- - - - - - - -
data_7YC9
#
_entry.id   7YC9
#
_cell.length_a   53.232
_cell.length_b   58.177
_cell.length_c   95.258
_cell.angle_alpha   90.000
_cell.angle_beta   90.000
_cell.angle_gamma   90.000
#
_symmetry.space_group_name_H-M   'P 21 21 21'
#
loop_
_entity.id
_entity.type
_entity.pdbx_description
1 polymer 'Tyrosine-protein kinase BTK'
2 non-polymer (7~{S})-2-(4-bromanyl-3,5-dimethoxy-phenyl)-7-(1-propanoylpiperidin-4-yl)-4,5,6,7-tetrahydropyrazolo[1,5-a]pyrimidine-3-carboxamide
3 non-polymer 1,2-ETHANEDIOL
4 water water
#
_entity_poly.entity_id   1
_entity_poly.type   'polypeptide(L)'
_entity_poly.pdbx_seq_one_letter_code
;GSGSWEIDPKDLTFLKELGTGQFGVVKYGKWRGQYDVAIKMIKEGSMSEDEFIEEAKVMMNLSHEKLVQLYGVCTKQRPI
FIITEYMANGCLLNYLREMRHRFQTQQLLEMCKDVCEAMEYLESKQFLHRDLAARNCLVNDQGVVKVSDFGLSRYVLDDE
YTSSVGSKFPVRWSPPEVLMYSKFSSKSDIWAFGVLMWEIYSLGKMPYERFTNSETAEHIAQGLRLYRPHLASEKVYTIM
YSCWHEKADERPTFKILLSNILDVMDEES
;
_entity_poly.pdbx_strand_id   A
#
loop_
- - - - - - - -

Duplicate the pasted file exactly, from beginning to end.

data_7YC9
#
_entry.id   7YC9
#
_cell.length_a   53.232
_cell.length_b   58.177
_cell.length_c   95.258
_cell.angle_alpha   90.000
_cell.angle_beta   90.000
_cell.angle_gamma   90.000
#
_symmetry.space_group_name_H-M   'P 21 21 21'
#
loop_
_entity.id
_entity.type
_entity.pdbx_description
1 polymer 'Tyrosine-protein kinase BTK'
2 non-polymer (7~{S})-2-(4-bromanyl-3,5-dimethoxy-phenyl)-7-(1-propanoylpiperidin-4-yl)-4,5,6,7-tetrahydropyrazolo[1,5-a]pyrimidine-3-carboxamide
3 non-polymer 1,2-ETHANEDIOL
4 water water
#
_entity_poly.entity_id   1
_entity_poly.type   'polypeptide(L)'
_entity_poly.pdbx_seq_one_letter_code
;GSGSWEIDPKDLTFLKELGTGQFGVVKYGKWRGQYDVAIKMIKEGSMSEDEFIEEAKVMMNLSHEKLVQLYGVCTKQRPI
FIITEYMANGCLLNYLREMRHRFQTQQLLEMCKDVCEAMEYLESKQFLHRDLAARNCLVNDQGVVKVSDFGLSRYVLDDE
YTSSVGSKFPVRWSPPEVLMYSKFSSKSDIWAFGVLMWEIYSLGKMPYERFTNSETAEHIAQGLRLYRPHLASEKVYTIM
YSCWHEKADERPTFKILLSNILDVMDEES
;
_entity_poly.pdbx_strand_id   A
#
loop_